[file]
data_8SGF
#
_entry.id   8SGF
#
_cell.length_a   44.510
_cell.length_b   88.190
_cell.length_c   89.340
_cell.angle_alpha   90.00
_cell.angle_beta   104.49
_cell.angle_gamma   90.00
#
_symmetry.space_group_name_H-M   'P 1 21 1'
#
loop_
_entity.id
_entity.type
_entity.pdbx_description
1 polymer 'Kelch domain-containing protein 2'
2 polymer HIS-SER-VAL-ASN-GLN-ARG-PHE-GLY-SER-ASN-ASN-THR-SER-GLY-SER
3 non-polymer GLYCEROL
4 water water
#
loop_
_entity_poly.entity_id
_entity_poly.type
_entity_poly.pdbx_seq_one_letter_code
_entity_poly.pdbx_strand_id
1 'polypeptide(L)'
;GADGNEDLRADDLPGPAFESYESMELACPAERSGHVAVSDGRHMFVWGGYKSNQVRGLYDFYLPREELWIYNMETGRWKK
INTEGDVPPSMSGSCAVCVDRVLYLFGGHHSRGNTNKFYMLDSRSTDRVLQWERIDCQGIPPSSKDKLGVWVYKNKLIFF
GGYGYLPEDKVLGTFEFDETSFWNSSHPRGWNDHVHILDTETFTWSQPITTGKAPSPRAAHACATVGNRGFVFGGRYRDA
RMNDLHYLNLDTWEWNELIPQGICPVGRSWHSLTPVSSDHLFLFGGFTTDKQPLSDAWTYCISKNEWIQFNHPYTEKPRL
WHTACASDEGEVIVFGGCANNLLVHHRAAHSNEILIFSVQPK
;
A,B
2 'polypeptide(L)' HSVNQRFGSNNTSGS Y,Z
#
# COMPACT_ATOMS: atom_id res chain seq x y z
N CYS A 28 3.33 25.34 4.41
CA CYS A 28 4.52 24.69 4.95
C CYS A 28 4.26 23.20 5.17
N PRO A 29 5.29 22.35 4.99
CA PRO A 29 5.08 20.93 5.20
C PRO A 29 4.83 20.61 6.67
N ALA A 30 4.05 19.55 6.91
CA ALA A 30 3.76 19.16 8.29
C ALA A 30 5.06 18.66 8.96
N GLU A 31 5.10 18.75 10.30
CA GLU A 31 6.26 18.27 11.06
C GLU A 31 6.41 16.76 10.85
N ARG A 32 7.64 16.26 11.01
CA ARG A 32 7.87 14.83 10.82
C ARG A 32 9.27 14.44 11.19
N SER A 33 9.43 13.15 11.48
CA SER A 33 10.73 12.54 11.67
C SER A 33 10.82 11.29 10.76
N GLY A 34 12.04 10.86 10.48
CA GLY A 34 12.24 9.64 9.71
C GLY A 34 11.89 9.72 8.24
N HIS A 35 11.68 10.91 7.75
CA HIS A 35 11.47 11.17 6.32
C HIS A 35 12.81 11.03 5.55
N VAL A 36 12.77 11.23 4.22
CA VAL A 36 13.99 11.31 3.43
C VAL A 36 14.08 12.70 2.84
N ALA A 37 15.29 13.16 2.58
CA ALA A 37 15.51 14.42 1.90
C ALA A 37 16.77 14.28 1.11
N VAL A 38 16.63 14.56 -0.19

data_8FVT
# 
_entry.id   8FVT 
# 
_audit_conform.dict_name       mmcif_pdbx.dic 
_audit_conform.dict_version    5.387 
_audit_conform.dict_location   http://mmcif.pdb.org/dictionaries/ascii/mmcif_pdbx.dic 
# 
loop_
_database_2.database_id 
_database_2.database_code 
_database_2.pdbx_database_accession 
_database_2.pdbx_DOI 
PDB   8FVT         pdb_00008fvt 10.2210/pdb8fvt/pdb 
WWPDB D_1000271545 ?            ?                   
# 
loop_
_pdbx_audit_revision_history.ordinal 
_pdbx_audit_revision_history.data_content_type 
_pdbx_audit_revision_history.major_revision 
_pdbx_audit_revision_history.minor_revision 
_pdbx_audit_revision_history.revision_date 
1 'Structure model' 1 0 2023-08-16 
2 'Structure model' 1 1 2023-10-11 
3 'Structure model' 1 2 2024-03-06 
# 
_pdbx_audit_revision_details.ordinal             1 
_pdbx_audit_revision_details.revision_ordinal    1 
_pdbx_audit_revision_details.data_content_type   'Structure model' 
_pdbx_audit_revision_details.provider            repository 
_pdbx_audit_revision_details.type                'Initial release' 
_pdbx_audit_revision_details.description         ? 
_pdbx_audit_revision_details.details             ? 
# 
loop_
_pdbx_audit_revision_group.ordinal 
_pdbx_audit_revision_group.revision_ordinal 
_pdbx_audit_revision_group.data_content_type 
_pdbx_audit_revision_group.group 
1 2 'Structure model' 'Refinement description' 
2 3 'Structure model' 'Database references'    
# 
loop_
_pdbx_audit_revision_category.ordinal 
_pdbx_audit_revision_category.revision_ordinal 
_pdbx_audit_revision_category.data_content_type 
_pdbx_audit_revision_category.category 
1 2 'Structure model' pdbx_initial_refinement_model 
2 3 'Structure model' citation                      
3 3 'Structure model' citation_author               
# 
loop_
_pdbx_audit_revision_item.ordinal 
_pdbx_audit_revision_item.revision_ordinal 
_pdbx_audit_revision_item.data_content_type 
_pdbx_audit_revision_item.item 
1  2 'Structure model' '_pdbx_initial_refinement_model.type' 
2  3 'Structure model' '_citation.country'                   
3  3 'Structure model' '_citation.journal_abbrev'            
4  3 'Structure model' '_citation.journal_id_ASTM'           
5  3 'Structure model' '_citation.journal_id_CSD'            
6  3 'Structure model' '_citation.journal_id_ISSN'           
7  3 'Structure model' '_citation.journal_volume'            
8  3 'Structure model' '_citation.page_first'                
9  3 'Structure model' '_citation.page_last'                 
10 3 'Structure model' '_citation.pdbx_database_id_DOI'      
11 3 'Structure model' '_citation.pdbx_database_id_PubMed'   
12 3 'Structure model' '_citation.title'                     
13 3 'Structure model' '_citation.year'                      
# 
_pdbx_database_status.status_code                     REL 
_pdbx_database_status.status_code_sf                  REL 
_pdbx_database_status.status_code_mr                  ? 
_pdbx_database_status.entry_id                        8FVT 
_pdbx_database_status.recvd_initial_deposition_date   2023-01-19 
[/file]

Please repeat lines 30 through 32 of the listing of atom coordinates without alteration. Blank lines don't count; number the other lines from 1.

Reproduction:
INTEGDVPPSMSGSCAVCVDRVLYLFGGHHSRGNTNKFYMLDSRSTDRVLQWERIDCQGIPPSSKDKLGVWVYKNKLIFF
GGYGYLPEDKVLGTFEFDETSFWNSSHPRGWNDHVHILDTETFTWSQPITTGKAPSPRAAHACATVGNRGFVFGGRYRDA
RMNDLHYLNLDTWEWNELIPQGICPVGRSWHSLTPVSSDHLFLFGGFTTDKQPLSDAWTYCISKNEWIQFNHPYTEKPRL